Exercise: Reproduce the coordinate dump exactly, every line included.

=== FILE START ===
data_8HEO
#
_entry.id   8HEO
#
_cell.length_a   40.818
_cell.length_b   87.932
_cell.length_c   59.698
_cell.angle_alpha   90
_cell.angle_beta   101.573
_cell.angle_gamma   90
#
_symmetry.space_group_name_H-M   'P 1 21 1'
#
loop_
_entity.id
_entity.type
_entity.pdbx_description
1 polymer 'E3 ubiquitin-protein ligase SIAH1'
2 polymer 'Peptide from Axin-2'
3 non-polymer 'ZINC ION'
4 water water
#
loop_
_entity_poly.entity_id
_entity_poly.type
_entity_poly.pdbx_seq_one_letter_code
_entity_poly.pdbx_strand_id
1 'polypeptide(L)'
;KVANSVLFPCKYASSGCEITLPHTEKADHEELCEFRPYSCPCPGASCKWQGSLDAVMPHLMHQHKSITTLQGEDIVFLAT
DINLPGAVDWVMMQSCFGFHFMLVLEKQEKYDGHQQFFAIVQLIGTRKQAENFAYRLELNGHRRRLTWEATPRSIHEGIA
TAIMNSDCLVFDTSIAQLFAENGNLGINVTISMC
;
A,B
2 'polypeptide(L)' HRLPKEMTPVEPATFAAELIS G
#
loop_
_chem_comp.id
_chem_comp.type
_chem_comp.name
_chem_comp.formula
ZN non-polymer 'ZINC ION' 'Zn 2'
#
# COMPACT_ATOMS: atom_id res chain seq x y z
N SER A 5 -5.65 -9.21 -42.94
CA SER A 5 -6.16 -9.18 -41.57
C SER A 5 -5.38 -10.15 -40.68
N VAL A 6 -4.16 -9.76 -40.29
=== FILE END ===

data_8HEO
#
_entry.id   8HEO
#
_cell.length_a   40.818
_cell.length_b   87.932
_cell.length_c   59.698
_cell.angle_alpha   90
_cell.angle_beta   101.573
_cell.angle_gamma   90
#
_symmetry.space_group_name_H-M   'P 1 21 1'
#
loop_
_entity.id
_entity.type
_entity.pdbx_description
1 polymer 'E3 ubiquitin-protein ligase SIAH1'
2 polymer 'Peptide from Axin-2'
3 non-polymer 'ZINC ION'
4 water water
#
loop_
_entity_poly.entity_id
_entity_poly.type
_entity_poly.pdbx_seq_one_letter_code
_entity_poly.pdbx_strand_id
1 'polypeptide(L)'
;KVANSVLFPCKYASSGCEITLPHTEKADHEELCEFRPYSCPCPGASCKWQGSLDAVMPHLMHQHKSITTLQGEDIVFLAT
DINLPGAVDWVMMQSCFGFHFMLVLEKQEKYDGHQQFFAIVQLIGTRKQAENFAYRLELNGHRRRLTWEATPRSIHEGIA
TAIMNSDCLVFDTSIAQLFAENGNLGINVTISMC
;
A,B
2 'polypeptide(L)' HRLPKEMTPVEPATFAAELIS G
#
loop_
_chem_comp.id
_chem_comp.type
_chem_comp.name
_chem_comp.formula
ZN non-polymer 'ZINC ION' 'Zn 2'
#
# COMPACT_ATOMS: atom_id res chain seq x y z
N SER A 5 -5.65 -9.21 -42.94
CA SER A 5 -6.16 -9.18 -41.57
C SER A 5 -5.38 -10.15 -40.68
N VAL A 6 -4.16 -9.76 -40.29